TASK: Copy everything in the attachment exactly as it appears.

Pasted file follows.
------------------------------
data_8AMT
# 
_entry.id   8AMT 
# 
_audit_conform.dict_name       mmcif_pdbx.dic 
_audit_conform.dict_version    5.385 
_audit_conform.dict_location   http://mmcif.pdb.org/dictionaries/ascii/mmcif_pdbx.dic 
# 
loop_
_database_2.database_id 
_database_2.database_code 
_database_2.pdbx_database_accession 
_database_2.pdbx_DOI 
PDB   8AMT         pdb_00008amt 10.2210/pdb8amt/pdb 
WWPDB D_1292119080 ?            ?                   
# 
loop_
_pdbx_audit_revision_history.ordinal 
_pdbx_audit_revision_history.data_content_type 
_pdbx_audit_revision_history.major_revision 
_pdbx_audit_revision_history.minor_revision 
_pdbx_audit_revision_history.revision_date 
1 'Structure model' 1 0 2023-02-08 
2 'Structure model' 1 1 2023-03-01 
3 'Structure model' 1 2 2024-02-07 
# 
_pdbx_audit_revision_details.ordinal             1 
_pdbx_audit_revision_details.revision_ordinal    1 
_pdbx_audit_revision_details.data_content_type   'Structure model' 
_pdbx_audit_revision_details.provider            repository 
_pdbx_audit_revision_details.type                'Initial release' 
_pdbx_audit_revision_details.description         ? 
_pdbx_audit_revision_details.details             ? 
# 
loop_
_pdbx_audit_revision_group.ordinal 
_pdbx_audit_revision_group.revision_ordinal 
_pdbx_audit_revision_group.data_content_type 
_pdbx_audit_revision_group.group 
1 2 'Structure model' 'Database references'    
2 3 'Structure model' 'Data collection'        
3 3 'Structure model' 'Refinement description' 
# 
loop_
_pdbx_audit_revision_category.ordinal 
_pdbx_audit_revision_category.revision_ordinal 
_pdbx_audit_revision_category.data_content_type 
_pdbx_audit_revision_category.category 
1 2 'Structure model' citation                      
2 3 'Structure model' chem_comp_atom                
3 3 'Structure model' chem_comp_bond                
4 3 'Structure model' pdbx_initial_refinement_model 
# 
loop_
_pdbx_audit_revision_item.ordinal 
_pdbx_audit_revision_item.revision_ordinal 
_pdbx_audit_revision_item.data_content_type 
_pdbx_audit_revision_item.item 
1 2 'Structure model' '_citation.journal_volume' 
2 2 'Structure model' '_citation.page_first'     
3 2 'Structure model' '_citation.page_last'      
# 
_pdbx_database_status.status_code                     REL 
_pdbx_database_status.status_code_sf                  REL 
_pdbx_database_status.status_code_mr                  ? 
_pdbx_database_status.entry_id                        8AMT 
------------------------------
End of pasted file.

data_8AMT
# 
_entry.id   8AMT 
# 
_audit_conform.dict_name       mmcif_pdbx.dic 
_audit_conform.dict_version    5.385 
_audit_conform.dict_location   http://mmcif.pdb.org/dictionaries/ascii/mmcif_pdbx.dic 
# 
loop_
_database_2.database_id 
_database_2.database_code 
_database_2.pdbx_database_accession 
_database_2.pdbx_DOI 
PDB   8AMT         pdb_00008amt 10.2210/pdb8amt/pdb 
WWPDB D_1292119080 ?            ?                   
# 
loop_
_pdbx_audit_revision_history.ordinal 
_pdbx_audit_revision_history.data_content_type 
_pdbx_audit_revision_history.major_revision 
_pdbx_audit_revision_history.minor_revision 
_pdbx_audit_revision_history.revision_date 
1 'Structure model' 1 0 2023-02-08 
2 'Structure model' 1 1 2023-03-01 
3 'Structure model' 1 2 2024-02-07 
# 
_pdbx_audit_revision_details.ordinal             1 
_pdbx_audit_revision_details.revision_ordinal    1 
_pdbx_audit_revision_details.data_content_type   'Structure model' 
_pdbx_audit_revision_details.provider            repository 
_pdbx_audit_revision_details.type                'Initial release' 
_pdbx_audit_revision_details.description         ? 
_pdbx_audit_revision_details.details             ? 
# 
loop_
_pdbx_audit_revision_group.ordinal 
_pdbx_audit_revision_group.revision_ordinal 
_pdbx_audit_revision_group.data_content_type 
_pdbx_audit_revision_group.group 
1 2 'Structure model' 'Database references'    
2 3 'Structure model' 'Data collection'        
3 3 'Structure model' 'Refinement description' 
# 
loop_
_pdbx_audit_revision_category.ordinal 
_pdbx_audit_revision_category.revision_ordinal 
_pdbx_audit_revision_category.data_content_type 
_pdbx_audit_revision_category.category 
1 2 'Structure model' citation                      
2 3 'Structure model' chem_comp_atom                
3 3 'Structure model' chem_comp_bond                
4 3 'Structure model' pdbx_initial_refinement_model 
# 
loop_
_pdbx_audit_revision_item.ordinal 
_pdbx_audit_revision_item.revision_ordinal 
_pdbx_audit_revision_item.data_content_type 
_pdbx_audit_revision_item.item 
1 2 'Structure model' '_citation.journal_volume' 
2 2 'Structure model' '_citation.page_first'     
3 2 'Structure model' '_citation.page_last'      
# 
_pdbx_database_status.status_code                     REL 
_pdbx_database_status.status_code_sf                  REL 
_pdbx_database_status.status_code_mr                  ? 
_pdbx_database_status.entry_id                        8AMT 